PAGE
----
21 September 2018 04:29 AM

Dr. Gamal Hemdan (1928-1993)

Tuesday، 29 December 2015 - 12:00 AM

Dr. Gamal Hemdan was not merely an eminent geographer, but indeed a unique example of the serious and fully dedicated academician and scholar.

For almost forty years, Dr. Hemdan willingly withdrew from public life, and dedicated himself, in almost hermit-like, but positive seclusion, to intensive meditation, research and prolific writing.

An encyclopedic intellectual of a rare caliber, Dr. Hemdan invested his wealth of knowledge in the service of a broad spectrum of social sciences, alonge with his major specialty: geography.

His works had a far-reaching impact on the entire field of social sciences that was almost tantamount to a revolution in geography. With a unique literary style of his own, Dr. Hemdan turned the science of geography into a universal, encyclopedic social science. Taking geography as an access road to other branches, he skillfully used this multi-disciplinary approach to study Egypt's location, history, culture and future.

Birth:
Hemdan was born in the Qalyoubia Governarate on Feb. 2, 1928. His father, a teacher of Arabic, had been discharged from Al Azhar educational institution on charges of participating in demonstrations of the Egyptian Revolution of 1919.


At the age of eight, he joined the primary school. He then moved to the prestigious Tawfiqiyya secondary school, which had a nationwide fame for its high educational standards and sports facilities. There, he became aware of his love and innate talent for geography.

Having completed his secondary education in 1944, with distinction, ranking sixth on the list of graduates nationwide, he joined the Department of Geography at the Cairo University, Faculty of Arts. At the age of twenty, he obtained his B.A with Distinction.He was soon appointed a staff member at the Faculty of Arts, where he was granted a scholarship in the UK to obtain his MA and PhD degrees .There, he was a student of the eminent Enghlish geographer, Professor Austen Miller.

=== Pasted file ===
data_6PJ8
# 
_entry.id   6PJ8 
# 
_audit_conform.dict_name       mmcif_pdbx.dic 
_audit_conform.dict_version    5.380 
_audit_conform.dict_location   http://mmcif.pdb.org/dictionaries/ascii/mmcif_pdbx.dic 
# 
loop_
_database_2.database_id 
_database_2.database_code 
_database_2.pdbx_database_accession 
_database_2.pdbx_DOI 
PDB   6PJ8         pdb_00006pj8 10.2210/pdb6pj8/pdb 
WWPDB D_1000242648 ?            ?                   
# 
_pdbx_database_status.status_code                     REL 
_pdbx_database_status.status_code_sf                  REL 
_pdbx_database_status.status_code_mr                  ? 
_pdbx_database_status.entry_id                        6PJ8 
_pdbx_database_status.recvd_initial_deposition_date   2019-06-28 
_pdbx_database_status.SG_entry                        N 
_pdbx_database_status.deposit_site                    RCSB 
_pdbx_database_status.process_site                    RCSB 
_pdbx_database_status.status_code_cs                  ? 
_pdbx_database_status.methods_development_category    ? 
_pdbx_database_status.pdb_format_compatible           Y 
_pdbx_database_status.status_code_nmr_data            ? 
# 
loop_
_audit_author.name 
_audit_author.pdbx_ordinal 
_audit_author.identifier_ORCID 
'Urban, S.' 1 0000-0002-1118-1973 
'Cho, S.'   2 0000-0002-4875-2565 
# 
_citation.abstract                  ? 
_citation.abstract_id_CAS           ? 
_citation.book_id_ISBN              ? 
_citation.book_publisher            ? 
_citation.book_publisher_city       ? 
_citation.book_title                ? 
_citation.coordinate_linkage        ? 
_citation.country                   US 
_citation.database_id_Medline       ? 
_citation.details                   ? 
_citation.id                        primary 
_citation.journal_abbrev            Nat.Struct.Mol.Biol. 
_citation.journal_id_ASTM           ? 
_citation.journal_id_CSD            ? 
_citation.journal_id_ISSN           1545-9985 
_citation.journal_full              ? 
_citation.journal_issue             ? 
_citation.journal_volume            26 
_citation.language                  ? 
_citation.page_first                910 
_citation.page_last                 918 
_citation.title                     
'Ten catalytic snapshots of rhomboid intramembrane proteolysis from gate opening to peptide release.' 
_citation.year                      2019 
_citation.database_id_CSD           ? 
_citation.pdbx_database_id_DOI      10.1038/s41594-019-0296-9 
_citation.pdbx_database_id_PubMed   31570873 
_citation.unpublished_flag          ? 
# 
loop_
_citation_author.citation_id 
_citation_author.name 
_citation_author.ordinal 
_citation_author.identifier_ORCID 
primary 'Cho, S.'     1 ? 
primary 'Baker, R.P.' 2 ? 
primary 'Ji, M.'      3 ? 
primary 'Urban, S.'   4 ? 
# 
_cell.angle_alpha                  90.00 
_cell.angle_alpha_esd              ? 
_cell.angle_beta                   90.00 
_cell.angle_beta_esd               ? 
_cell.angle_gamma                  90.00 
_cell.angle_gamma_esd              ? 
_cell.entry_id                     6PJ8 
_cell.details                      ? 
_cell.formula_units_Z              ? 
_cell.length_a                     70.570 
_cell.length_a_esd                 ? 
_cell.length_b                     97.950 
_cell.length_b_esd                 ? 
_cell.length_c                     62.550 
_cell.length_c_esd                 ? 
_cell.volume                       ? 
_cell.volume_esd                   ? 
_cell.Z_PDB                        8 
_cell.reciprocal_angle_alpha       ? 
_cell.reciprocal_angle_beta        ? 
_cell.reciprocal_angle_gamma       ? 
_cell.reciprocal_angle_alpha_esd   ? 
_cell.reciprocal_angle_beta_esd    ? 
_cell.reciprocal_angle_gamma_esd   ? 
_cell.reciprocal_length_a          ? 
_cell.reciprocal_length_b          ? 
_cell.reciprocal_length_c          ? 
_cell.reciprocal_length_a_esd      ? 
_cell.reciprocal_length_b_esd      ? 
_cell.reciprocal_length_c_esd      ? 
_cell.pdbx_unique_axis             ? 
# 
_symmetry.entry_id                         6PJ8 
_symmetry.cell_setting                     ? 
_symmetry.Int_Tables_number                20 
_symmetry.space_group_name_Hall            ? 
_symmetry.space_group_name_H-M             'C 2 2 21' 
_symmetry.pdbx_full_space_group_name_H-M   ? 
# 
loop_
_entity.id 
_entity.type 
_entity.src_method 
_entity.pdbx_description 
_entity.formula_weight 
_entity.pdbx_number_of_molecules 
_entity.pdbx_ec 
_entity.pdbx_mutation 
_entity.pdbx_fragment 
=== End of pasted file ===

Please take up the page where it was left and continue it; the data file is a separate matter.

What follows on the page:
Hemdan's M.A thesis entitled “Population of the Nile Mid Delta; Past and Present" was highly commended by his professor. He believed that the thesis was eligible to a PhD. In 1951, Hemdan returned to Egypt to collect his scientific data.

In 1953, he obtained his PhD , he was appointed teacher at the Department of Geography, Faculty of Arts, Cairo University. Upon his return, Hemdan realized that many changes were taking place in the Egyptian society, following the 1952 Revolution.

He preferred to withdraw, in silence from public life and willingly abandoned his academic career. Although Hemdan lived, physically, in voluntary almost hermit-like seclusion, yet he was most productive as a thinker and scholar. Apparently, this self-imposed positive solitude provided him with the right atmosphere for unceasing, uninterrupted and free meditation, research and innovation.

He thought of geography both as a science, art and philosophy. He advocated what he called “Living Geography”; i.e. every day geography. If adequately defined, the pattern, nature, conditions and laws relating to life in that place will be thoroughly identified.

Hemdan's natural talent for painting and calligraphy and his liking of music and singing were instrumental to his exceptional excellence in geography.

Hemdan's outstanding intellectual and geographical achievements constituted the most important accomplishment of the Egyptian geographical school, that stresses Egypt's uniqueness in terms of time and place, of geography and history. In his works, he adopted a multi-disciplinary approach, encompassing geography, history, sociology, politics and culture.